The Marvels Box Office Was Even Worse Than Expected – What The Heck Happened?

It should have been a big weekend at the box office as "The Marvels," the latest entry in the Marvel Cinematic Universe, arrived in theaters. This wasn't just any entry in the multi-billion-dollar franchise either, as we're talking about the sequel to 2019's "Captain Marvel," a movie that made $1.12 billion worldwide. Unfortunately, to say the very least of it, the follow-up did not fly further, higher, or faster than its predecessor. Instead, it served up the smallest opening weekend for any movie in the history of the MCU to date.

Per The Numbers, director Nia DaCosta's "The Marvels" opened to $47 million domestically, well below projections heading into the weekend. Just a few weeks ago, tracking had the film opening as high as $90 million. Granted, that was at the top end of those predictions, but even so, the fact that the film scarcely made half of that is downright astonishing. As far as MCU history goes, 2008's "The Incredible Hulk" previously set the low bar for an opening weekend gross, taking in $55.4 million in its opening. That movie finished its run with just $264 million worldwide.

Internationally, things were no better for the MCU's latest, as the film opened below projections overseas, taking in just $63.2 million. That means we're looking at a $110.2 million global opening for a movie with a budget said to be between $220 and $250 million. While it certainly wouldn't be fair to expect any movie to make $1 billion or more, it would be fair to say that, against an investment of that size, Disney was probably hoping for at least $600 million worldwide. That outcome is now highly unlikely. So, we must ask the question: What the heck went wrong here?

A victim of circumstance

There is much to be said about this movie's performance, but first and foremost, DaCosta shouldn't have to shoulder the blame here. Critics were a bit mixed on the film overall (read our review here), but the way Marvel Studios works, the directors are very much guns for hire. DaCosta did her job and the audiences who did go seemed to like the movie. This isn't an example of a filmmaker fumbling the ball or anything like that.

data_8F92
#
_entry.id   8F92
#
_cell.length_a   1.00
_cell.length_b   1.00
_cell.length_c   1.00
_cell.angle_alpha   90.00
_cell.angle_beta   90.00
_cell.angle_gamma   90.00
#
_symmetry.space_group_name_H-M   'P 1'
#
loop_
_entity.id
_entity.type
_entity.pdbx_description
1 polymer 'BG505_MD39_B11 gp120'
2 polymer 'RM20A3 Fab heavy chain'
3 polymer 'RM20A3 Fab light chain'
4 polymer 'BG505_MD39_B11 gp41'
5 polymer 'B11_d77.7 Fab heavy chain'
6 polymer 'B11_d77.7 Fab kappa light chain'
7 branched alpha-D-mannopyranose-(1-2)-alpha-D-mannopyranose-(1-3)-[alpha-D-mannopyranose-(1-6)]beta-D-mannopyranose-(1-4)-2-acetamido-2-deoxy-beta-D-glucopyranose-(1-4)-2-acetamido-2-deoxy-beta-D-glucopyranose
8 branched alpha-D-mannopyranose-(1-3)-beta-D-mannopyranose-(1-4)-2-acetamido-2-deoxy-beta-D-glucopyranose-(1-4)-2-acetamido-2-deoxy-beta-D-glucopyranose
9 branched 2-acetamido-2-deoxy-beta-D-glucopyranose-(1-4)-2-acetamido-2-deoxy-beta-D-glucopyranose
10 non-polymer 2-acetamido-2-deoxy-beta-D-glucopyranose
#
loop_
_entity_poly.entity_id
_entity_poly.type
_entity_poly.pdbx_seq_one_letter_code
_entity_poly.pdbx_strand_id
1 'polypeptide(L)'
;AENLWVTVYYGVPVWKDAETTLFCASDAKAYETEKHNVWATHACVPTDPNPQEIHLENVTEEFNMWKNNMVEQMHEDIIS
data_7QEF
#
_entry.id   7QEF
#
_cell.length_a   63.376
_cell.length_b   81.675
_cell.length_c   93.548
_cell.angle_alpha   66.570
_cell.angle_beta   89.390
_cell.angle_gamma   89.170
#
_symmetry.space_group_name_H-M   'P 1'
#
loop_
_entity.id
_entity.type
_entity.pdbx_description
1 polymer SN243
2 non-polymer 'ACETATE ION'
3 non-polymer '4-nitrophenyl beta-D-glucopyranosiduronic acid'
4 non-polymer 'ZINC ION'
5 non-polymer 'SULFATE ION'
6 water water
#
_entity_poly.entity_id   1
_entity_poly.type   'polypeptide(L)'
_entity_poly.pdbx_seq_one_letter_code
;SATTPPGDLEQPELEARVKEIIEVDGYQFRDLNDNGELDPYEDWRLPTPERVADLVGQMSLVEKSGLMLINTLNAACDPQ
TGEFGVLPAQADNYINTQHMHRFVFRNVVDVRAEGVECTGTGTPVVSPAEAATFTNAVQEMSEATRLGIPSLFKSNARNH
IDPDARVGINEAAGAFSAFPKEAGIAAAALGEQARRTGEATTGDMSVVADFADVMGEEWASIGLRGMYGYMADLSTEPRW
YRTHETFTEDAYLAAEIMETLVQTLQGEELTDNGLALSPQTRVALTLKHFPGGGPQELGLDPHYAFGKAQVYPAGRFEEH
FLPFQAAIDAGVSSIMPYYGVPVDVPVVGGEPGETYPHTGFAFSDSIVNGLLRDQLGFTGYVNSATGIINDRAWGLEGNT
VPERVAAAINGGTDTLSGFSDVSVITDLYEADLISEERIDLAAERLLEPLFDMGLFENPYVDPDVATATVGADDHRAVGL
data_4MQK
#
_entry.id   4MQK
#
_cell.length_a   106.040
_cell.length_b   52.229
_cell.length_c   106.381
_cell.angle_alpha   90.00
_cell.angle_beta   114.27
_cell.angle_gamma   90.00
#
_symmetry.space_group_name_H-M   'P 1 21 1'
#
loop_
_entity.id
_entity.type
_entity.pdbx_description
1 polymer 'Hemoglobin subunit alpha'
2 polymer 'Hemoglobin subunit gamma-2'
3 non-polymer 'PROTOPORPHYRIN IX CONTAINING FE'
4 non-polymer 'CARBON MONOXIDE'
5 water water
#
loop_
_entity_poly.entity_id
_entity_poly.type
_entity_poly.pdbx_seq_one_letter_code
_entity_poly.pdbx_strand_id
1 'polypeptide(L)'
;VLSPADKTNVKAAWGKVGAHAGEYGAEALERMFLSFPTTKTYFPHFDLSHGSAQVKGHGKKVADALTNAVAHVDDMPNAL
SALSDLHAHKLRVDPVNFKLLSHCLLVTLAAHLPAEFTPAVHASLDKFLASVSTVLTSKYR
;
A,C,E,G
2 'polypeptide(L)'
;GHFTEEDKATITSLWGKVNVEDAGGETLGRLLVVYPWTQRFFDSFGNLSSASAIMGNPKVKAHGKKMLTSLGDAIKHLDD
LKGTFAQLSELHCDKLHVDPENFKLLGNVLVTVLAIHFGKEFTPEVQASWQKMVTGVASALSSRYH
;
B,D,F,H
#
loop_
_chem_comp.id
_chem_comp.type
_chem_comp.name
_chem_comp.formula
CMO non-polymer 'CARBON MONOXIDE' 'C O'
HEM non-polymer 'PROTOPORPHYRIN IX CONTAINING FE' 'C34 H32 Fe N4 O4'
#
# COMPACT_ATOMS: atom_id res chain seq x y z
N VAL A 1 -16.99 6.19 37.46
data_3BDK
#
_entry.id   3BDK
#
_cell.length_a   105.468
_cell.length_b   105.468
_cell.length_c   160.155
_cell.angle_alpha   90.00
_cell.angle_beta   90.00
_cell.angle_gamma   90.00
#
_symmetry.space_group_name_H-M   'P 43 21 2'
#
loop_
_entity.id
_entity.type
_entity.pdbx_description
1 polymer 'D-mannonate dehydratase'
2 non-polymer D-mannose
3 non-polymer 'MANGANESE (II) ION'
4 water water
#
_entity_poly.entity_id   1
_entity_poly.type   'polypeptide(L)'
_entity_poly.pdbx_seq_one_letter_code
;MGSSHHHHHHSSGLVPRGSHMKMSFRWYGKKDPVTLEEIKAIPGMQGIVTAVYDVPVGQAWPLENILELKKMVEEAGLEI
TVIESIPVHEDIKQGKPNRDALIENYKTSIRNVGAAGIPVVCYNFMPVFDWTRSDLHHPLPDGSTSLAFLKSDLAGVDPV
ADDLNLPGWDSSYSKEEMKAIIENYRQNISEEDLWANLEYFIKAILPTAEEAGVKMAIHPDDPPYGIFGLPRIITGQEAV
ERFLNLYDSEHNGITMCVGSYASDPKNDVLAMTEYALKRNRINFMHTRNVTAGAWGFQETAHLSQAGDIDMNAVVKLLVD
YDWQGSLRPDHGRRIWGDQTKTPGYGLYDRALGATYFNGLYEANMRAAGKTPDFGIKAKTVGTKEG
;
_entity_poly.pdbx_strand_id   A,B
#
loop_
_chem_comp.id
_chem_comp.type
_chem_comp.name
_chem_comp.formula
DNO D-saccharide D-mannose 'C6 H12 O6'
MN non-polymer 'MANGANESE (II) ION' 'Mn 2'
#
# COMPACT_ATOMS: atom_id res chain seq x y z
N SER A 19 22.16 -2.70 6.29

That having been said, there was no major competition to speak of as "Five Nights at Freddy's" was in its third weekend and no other Hollywood film released against "The Marvels." It had a clear path to success, and the moviegoers that wanted to see it could do so unabated, but a great many of the former MCU faithful just chose not to, and that's the issue here. Even "Ant-Man and the Wasp: Quantumania" posted a huge $106 million opening earlier this year before falling off a cliff the following weekend. It eventually topped out at $476 million worldwide and is the lowest-grossing "Ant-Man" movie overall, despite having the biggest opening weekend.

With all of DC's movies this year — "Shazam! Fury of the Gods," "The Flash," and "Blue Beetle" — also bombing at the box office, it's clear this isn't just a Marvel problem. Broadly speaking, in the post-"Avengers: Endgame" world, audiences are taking superhero films on more of a case-by-case basis. There is no longer the guaranteed level of success that had been granted to the MCU for so long. Gone are the days of a movie like "Thor: The Dark World" being able to coast to $644 million worldwide. The "must-see" nature of these films has dissipated.

The future is no longer a guarantee

In the lead-up to "Infinity War" and "Endgame," everything in the MCU felt essential. That's no longer the case. "The Marvels," for better or worse, seemed to audiences that it was more of a standalone adventure. The other issue is that it heavily pulled from the Disney+ shows, "WandaVision" and "Ms. Marvel" in particular, which not everyone has watched. Those shows have done an awful lot to water down the Marvel brand in recent years, and Disney CEO Bob Iger has even said as much. There's no question this movie suffered from that multi-platform strategy.

It certainly doesn't help that Brie Larson and the rest of the cast couldn't get out and promote "The Marvels" until the very last minute as the Screen Actors Guild strike didn't end until late last week. Those talk show appearances and the press tours do a lot to get movies on the radar for casual moviegoers. That said, it's hard to imagine a full-blown press tour would have moved the needle enough to truly change the tone of the conversation. Are we talking about a difference of tens of millions of dollars? I kindly doubt it. But it certainly would have made a difference.

Let's be clear: Anything in the ballpark of $500 million worldwide is still a massive sum for most movies. So it's a problem (and a different conversation entirely) that a movie like "Quantumania" is considered a disappointment at all, and "The Marvels" seems destined to suffer a similar fate. The point is that these inflated budgets aren't doing anyone any favors right now. In light of recent events, Marvel Studios would do well to move away from $200 million being the norm for production, for starters.

Come what may, "Guardians of the Galaxy Vol. 3" pulling in $845 million worldwide is beginning to seem like the exception and not the rule. For a long time, it was the other way around for the MCU. Changes need to happen, and they need to happen fast.

"The Marvels" is in theaters now.

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